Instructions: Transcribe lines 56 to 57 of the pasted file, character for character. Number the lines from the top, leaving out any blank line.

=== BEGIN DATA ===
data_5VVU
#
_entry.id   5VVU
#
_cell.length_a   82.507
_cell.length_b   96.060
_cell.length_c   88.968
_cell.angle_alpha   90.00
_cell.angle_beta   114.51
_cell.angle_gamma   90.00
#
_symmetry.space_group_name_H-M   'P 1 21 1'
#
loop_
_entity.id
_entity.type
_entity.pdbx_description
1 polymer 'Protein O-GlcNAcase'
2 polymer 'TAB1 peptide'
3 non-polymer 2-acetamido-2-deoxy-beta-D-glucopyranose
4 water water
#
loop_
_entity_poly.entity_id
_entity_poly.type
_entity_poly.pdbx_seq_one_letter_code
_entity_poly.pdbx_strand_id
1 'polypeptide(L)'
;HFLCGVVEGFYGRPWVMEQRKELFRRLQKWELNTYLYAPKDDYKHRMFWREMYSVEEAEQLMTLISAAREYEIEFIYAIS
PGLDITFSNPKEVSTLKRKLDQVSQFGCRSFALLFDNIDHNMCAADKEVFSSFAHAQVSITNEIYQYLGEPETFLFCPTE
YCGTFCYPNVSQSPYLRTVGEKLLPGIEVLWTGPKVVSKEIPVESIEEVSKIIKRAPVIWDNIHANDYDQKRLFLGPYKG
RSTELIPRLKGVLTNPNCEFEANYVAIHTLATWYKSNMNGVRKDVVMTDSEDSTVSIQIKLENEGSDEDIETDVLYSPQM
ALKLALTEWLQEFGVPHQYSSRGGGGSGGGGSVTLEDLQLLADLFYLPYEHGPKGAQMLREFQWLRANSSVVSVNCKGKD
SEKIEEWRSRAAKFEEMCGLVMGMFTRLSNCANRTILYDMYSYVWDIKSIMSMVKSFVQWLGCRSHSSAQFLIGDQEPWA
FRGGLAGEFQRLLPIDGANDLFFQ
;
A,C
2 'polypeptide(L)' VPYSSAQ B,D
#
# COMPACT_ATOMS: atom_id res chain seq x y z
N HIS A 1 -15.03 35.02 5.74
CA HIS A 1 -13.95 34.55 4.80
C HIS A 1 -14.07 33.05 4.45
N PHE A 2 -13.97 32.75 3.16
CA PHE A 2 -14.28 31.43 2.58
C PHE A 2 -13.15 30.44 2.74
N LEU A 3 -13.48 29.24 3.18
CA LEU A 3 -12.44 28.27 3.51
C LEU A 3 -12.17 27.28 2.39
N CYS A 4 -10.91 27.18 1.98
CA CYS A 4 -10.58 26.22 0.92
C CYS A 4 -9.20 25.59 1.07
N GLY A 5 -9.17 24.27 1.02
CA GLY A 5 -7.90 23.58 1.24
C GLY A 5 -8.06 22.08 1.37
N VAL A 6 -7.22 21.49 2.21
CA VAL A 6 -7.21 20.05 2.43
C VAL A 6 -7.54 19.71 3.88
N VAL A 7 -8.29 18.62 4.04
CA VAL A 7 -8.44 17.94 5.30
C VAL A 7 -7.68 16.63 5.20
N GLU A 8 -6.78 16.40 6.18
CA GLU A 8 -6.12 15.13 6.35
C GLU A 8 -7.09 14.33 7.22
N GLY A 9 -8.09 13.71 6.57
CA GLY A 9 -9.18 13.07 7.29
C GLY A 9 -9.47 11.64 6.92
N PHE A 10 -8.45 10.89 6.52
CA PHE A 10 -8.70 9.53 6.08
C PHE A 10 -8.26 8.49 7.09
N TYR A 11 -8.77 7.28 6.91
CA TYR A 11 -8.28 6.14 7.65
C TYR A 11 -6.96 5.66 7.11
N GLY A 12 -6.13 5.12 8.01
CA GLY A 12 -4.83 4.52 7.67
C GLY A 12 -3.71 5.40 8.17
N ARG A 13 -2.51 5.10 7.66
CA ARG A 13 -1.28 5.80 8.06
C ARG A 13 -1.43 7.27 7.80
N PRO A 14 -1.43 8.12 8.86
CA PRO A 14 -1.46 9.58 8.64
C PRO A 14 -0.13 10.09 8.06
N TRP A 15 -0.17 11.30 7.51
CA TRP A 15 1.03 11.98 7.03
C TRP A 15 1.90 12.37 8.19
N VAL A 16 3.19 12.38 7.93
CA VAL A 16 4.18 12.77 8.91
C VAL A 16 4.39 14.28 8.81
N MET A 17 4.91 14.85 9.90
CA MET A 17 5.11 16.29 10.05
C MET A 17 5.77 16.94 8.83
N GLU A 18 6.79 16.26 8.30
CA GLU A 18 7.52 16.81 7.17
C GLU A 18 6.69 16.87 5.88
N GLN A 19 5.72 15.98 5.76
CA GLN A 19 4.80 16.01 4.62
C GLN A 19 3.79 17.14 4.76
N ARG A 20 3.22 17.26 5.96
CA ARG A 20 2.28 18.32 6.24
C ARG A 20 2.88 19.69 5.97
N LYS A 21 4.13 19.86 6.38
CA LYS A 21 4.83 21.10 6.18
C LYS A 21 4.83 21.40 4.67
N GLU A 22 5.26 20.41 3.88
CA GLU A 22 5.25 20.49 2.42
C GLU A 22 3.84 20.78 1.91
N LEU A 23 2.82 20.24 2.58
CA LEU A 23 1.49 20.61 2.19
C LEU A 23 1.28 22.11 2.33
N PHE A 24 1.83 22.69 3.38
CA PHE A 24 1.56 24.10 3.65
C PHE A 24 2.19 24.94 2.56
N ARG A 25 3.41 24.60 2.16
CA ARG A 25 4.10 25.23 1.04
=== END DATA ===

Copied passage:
N VAL A 6 -7.22 21.49 2.21
CA VAL A 6 -7.21 20.05 2.43